Homework Help: Calculus, center of mass

1. May 13, 2010

retroglam

1. The problem statement, all variables and given/known data

Find the center of mass of the 2-dimensional plate which occupies the region inside the circle x^2 + y^2 = 2y, but outside the circle x^2 + y^2 = 1, and for which the density is inversely proportional to its distance from the origin.

2. Relevant equations

m = integral (p(x,y)) dA

3. The attempt at a solution

-> m = integral k/r
x^2 + (y-1)^2 = 1

It's not the integration itself I'm having trouble with just finding the boundaries of integration as they are between the two circles, any help/hints would be appreciated.
Thanks!

2. May 13, 2010

Tedjn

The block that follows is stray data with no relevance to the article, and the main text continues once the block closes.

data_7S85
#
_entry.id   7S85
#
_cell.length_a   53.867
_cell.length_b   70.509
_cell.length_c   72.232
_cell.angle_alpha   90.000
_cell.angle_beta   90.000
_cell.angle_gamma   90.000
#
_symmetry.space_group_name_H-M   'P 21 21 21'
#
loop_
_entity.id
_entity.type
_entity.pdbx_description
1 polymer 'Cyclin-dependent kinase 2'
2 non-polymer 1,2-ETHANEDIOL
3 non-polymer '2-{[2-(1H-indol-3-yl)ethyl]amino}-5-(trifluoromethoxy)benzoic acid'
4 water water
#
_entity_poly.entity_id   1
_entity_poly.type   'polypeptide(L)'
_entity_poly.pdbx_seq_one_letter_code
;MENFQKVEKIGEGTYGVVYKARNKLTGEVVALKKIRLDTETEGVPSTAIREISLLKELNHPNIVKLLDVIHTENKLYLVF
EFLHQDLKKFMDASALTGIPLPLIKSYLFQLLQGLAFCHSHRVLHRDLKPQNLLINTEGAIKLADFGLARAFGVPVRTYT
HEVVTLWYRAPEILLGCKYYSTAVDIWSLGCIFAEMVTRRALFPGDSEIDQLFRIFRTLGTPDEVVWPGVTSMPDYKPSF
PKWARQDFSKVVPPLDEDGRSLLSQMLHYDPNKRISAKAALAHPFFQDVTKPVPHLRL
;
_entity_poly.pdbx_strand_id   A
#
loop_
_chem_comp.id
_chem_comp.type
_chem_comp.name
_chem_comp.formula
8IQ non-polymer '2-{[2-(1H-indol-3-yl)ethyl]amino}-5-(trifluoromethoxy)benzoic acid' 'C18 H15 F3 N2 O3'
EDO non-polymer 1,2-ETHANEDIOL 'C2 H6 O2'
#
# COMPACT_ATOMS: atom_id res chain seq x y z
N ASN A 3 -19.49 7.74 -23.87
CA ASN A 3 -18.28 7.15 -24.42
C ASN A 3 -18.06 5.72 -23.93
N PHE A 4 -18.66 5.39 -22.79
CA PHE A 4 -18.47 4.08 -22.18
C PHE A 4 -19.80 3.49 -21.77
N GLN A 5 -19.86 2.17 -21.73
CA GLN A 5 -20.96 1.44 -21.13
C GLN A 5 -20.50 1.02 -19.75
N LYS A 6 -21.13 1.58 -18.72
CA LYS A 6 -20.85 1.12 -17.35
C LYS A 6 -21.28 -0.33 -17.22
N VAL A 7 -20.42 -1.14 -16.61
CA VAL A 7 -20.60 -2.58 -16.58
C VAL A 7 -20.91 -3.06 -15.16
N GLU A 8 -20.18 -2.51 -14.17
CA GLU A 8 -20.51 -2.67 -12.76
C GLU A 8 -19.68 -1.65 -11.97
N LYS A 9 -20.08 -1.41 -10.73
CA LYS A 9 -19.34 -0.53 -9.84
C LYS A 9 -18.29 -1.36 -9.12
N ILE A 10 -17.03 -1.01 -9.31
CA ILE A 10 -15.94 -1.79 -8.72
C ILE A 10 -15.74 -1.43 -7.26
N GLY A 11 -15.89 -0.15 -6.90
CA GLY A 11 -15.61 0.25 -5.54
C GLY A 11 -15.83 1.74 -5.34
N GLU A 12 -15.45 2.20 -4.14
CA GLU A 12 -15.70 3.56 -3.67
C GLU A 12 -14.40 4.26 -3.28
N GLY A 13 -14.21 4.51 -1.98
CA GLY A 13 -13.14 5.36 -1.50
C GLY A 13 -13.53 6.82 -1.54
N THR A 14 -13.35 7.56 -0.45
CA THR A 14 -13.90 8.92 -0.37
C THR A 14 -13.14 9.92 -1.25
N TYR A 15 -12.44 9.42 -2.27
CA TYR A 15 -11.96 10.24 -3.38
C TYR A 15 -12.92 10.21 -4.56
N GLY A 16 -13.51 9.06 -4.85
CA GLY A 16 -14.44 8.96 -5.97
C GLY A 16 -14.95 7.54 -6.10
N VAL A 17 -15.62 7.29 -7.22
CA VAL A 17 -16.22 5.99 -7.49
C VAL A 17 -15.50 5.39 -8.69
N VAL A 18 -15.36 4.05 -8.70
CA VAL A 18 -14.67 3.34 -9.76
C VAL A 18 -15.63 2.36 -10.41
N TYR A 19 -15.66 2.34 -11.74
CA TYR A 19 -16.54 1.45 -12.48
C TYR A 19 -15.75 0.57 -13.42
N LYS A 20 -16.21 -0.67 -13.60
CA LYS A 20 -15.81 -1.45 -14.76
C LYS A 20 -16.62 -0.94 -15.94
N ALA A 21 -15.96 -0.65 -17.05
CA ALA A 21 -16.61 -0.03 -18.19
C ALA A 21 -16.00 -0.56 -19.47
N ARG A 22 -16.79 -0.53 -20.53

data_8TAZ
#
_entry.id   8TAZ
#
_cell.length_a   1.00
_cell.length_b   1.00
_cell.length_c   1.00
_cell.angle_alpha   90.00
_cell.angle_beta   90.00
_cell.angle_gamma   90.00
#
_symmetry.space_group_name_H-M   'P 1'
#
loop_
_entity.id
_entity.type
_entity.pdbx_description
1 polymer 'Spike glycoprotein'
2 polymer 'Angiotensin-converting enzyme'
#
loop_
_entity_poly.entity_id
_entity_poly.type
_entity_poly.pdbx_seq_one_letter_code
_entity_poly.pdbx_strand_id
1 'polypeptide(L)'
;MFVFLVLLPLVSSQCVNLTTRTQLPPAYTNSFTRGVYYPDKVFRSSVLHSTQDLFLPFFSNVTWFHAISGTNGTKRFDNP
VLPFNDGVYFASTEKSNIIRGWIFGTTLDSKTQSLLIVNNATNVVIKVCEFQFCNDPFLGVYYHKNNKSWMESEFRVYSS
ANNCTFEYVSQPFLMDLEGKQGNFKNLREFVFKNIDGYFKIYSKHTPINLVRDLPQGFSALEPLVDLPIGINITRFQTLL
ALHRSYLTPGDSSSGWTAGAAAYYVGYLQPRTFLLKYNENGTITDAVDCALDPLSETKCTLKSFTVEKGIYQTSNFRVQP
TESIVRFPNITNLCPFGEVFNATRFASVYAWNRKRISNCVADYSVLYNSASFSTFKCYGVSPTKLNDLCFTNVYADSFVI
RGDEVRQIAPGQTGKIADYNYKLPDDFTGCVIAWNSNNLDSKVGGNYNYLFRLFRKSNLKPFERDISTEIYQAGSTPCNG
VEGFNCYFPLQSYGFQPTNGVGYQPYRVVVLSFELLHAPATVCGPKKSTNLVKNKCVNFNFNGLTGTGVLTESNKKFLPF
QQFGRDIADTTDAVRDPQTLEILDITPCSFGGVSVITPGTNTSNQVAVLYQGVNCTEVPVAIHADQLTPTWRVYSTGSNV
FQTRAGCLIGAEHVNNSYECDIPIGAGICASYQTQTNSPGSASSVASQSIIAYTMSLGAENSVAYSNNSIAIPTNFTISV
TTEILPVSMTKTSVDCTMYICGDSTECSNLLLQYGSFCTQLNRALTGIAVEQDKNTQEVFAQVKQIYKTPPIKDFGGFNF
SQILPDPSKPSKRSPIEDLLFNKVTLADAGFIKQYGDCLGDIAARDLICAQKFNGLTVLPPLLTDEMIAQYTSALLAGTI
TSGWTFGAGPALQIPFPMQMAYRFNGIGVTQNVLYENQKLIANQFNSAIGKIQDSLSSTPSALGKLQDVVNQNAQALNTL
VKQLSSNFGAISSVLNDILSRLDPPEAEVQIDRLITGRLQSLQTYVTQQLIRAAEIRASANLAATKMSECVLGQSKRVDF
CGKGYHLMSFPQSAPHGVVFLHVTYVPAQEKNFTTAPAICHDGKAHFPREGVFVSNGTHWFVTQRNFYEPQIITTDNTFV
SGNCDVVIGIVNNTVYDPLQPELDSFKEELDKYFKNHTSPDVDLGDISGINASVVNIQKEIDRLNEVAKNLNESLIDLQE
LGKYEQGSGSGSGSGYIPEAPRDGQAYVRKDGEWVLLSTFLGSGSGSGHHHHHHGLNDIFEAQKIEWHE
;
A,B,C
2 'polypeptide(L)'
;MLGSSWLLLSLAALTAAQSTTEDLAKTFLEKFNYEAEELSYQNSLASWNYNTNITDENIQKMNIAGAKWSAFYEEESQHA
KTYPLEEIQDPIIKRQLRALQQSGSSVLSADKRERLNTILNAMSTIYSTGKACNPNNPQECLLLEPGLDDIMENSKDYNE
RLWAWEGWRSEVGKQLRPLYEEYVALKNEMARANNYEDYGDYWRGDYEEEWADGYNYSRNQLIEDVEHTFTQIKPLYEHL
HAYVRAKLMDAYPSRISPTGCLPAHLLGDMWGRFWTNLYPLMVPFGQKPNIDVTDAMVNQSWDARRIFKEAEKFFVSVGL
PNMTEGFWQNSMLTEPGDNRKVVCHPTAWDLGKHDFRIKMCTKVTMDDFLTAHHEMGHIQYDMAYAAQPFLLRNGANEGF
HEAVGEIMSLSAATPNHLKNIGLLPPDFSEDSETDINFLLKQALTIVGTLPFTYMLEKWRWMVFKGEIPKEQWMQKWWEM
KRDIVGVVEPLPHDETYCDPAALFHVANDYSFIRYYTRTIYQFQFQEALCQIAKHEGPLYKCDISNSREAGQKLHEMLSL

From looking at a graph of the two circles, it appears that the two intersection points occur between the upper half of the circle x2 + y2 = 1 and the lower half of the circle x2 + (y-1)2 = 1. That is, between the functions

$$y = \sqrt{1-x^2} \qquad \text{ and } \qquad y = 1-\sqrt{1-x^2}.$$​

From here you can find the intersection points.

3. May 13, 2010

HallsofIvy

First, do you see, from symmetry, that $\overline{x}= 0$?

The region you seek lies outside the unit circle but inside the circle with center at (0, 1) and radius 1. Those intersect where $x^2+ (y-1)^2= 1= x^2+ y^2$ or $y^2- 2y+ 1= y^2$ so $y= 1/2$. Then $x= \pm\sqrt{3}/2$.

There is a slight complication in that the circle actually extends to x=-1 and x= 1 so it is probably best to do this in three separate integrals.

1) x from -1 to $-\sqrt{3}/2$, y from $1- \sqrt{1- x^2}$ to $1+ \sqrt{1- x^2}$ (from solving $x^2+ (y- 1)^2= 1$ for y).

2) x from $-\sqrt{3}/2$, y from $\sqrt{1- x^2}$ (the lower circle) to $1+ \sqrt{1- x^2}$

3) x from $\sqrt{3}/2$ to 1, y from $1- \sqrt{1- x^2}$ to $1+ \sqrt{1- x^2}$.